Discussion in 'Fly Tying' started by Chef, Oct 4, 2010.
Will trout each leeches?
Absolutely. One of my "go to" patterns is a bead-head mohair leech with a marabou tail.
I just tied last week 20 or so mini leeches size 12 to 16 ,black,brown,burgandy,red,tan,white,light brown,olive,oliveand black. useing a strip of rabbit fur less than a half inch long. Great for the fall and spring time.
Leeches are one of stillwater trouts main sources of food. I tie all different types of leech patterns, but I really love articulated bunny leeches mostly in black and brown.
Do trout like leeches? Does Eddie Haskel love the Beaver?
Tie 'em out of mink pelts! Killer!
The patterns work, but I always wondered if fish truly ate them since I'd never seen them reported in taxidermy evaluations of stomach contents. That question was answered in a past thread when Jim Wallace reported catching steelhead with leeches spewing from their mouths (if he sees this thread he may chime in). I think they must degrade too quickly compared to a sculpin or crayfish for the taxidermist to appreciate.
I've pulled them out of trout with a throat pump. Sizes I've seen range from less than 1" up to 3-4". Colors vary from a pale olive with dark spots to dark olive, brown, rust, and black.
should they be tied with any type of flash? i was thinking of tying some egg sucking leeches.
Anyone have any pictures of leeches they tied?
And do they need to go on long shanked hooks?
And how do you fish them?
This should get you started. Lots of variations. Profile and movement are key characteristics to leech patterns. They don't have to be on long shank hooks but most are. Marabou and bunny fur are common materials. As for how to fish them . . .I don't think there is a wrong way. Simplest way is to troll around a lake and wait for fish to find your bug. A sinking line helps get it down to the bottom where most leeches hang out. Casting and stripping around weeds and structure is always worth a shot. I do best fishing leeches early and late in the season when other food sources aren't in abundance. Also early and late in the day when the sun if off the water.
I sometimes wonder if leech imitations are actually taken as leeches. Most leech patterns don't look very much like a leech and certainly don't imitate the leech's swimming movement; anyone who has watched the vertically undulant and painfully slow progress of a swimming leech would have to concur. One opening day at Chopaka I met a guy who was fishing five-inch-long, fluorescent green or pink string "leeches" and, literally, outfishing everyone else on the lake. They certainly didn't remotely resemble any leech that ever swam; I assume they were simply attractors (anybody ever tried a pink rubber worm?).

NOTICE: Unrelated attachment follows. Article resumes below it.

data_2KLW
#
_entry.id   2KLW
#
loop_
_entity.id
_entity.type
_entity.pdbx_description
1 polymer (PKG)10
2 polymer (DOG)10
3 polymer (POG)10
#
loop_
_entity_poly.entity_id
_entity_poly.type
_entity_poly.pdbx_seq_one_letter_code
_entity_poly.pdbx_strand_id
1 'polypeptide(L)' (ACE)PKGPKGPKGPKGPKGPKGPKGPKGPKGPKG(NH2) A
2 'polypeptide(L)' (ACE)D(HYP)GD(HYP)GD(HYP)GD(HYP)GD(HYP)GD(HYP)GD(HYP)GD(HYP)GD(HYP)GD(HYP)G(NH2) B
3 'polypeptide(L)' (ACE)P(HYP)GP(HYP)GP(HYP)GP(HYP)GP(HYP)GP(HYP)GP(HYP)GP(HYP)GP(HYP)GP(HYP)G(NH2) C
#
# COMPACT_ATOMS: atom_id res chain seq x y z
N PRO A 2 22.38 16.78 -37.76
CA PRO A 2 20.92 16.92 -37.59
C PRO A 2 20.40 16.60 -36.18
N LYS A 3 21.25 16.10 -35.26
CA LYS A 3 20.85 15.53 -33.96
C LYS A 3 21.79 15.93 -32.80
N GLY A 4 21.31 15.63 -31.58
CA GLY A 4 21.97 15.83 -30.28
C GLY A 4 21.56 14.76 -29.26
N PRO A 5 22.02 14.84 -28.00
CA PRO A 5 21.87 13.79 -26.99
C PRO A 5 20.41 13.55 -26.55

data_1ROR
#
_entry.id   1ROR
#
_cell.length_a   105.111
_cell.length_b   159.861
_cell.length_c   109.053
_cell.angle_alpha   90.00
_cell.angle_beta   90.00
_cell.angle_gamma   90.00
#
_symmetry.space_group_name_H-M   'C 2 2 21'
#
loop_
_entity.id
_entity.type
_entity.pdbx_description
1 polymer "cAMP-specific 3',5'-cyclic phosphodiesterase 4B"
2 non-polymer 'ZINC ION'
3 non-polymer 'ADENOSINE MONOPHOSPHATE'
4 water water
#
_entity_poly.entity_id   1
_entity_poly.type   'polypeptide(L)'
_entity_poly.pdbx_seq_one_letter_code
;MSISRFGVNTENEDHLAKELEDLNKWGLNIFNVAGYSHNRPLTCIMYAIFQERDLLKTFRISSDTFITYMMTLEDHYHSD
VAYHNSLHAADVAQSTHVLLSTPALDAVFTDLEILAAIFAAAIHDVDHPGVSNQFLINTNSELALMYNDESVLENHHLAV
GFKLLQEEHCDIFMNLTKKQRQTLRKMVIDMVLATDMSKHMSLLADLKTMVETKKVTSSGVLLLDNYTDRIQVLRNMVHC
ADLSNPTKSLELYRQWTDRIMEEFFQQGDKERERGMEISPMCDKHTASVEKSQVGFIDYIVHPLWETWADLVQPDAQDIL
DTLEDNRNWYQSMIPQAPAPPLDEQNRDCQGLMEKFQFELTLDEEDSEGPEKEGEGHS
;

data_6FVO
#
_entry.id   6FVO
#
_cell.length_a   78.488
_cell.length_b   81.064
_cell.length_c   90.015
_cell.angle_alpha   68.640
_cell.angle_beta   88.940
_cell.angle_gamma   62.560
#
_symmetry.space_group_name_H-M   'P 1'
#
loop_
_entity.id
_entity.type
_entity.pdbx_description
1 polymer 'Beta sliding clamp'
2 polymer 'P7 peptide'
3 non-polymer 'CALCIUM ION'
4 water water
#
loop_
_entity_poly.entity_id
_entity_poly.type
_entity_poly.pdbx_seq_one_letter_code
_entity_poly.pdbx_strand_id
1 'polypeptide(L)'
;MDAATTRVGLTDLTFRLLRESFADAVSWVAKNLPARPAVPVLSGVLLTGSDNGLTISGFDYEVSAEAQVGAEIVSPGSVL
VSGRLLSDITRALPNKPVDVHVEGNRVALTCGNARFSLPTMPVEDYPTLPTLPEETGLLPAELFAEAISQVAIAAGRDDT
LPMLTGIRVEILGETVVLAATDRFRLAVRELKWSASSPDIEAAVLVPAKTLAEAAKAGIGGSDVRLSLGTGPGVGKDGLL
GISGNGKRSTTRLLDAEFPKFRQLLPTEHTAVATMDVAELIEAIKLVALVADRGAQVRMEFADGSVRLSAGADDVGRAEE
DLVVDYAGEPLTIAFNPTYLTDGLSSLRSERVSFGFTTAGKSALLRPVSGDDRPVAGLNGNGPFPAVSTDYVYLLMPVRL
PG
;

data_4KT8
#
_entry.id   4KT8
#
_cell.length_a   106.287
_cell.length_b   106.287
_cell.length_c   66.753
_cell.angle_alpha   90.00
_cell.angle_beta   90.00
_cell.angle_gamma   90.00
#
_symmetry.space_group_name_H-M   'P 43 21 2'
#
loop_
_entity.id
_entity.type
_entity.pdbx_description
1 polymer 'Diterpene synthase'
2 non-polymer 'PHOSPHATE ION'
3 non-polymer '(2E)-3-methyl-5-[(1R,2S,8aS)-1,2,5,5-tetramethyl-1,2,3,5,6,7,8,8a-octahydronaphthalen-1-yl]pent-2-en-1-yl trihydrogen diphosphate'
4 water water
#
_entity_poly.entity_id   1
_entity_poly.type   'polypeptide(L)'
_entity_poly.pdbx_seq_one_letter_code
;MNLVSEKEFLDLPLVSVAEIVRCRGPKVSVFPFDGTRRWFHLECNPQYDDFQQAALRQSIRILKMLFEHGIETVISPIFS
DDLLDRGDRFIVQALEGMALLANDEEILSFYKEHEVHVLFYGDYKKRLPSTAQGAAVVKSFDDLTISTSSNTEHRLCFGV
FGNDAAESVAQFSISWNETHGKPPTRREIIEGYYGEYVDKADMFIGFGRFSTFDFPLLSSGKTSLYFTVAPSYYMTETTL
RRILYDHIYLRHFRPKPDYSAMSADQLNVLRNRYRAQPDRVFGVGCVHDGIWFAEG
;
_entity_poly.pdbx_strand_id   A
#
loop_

I did like his method of articulation, however, and began tying something similar, though smaller and in more natural colors. I fish them with a steady twitch, hoping that the rising and falling of the weighted head will create something like like the sinusoidal movement of the natural (which it doesn't do very well). For whatever reason they seem to be pretty effective.
Preston: what is the recipe on the leech you have in the picture?
It's a bit hard to describe; I secure a metal bead on the shank of the front hook immediately behind the eye (I use a Tiemco 200R for its straight eye, the shank will be cut off later) Behind the bead, secure a loop of "string" (either small diameter backing or Kevlar thread) with a needle already strung on it. I secure the string by wrapping it down on the hook shank with the tying thread, turning the ends back and wrapping over them again. Secure a rabbit strip behind the bead (and possibly a couple of strands of Flashabou) then cut the tying thread and whip finish.
Stitch through the leather of the rabbit strip three or four times with the needle and measure the length of the string loop to see that the trailing hook, when attached, will be approximately at the back end of the rabbit strip. remove the front hook from the vise and insert the trailing hook; the trailing hook can be any style, but a turned-up eye works best (I like the Tiemco 206BL).
Cut the loop and remove the needle, put both strands of the string through the eye of the hook, wrap it down along the hook shank with the tying thread, reverse it and wrap over it again to lock it in place and hand whip finish. When properly positioned, the trailing hook should be at, or just beyond, the end of the rabbit strip. Cut off the shank of the front hook just behind the point where the materials are tied on. It sounds a bit complicated but after tying a few it becomes fairly easy. I think I've covered all the important steps and hope this helps.
Looks good Preston thanks
preston: a video demo would be cool!
An important step with any articulated fly that may get stuck in a big fish mouth is to protect the loop. Wrap a small infill where the wire end of the eye can rub on the loop. We used to break them off fairly frequently until we figured it out and started wrapping them.
We will have dozens on hand at any given time and some will be pushing 10" from end to end. Grayling will even do ridiculous things to get at huge leeches.
sea run cutts have been eating my leach
I dont know if things are the same in Wisconsin as in Washington but here lots use flys, and others like me use leaches on a plain old hook I have great luck and out fish most. Here we have brook and brown. They say it all depends on the food source at the time, but I say when they are hungry they are hungry.
isnt a leech pattern a wolley bugger?
really? then what does a black wolley bugger represent?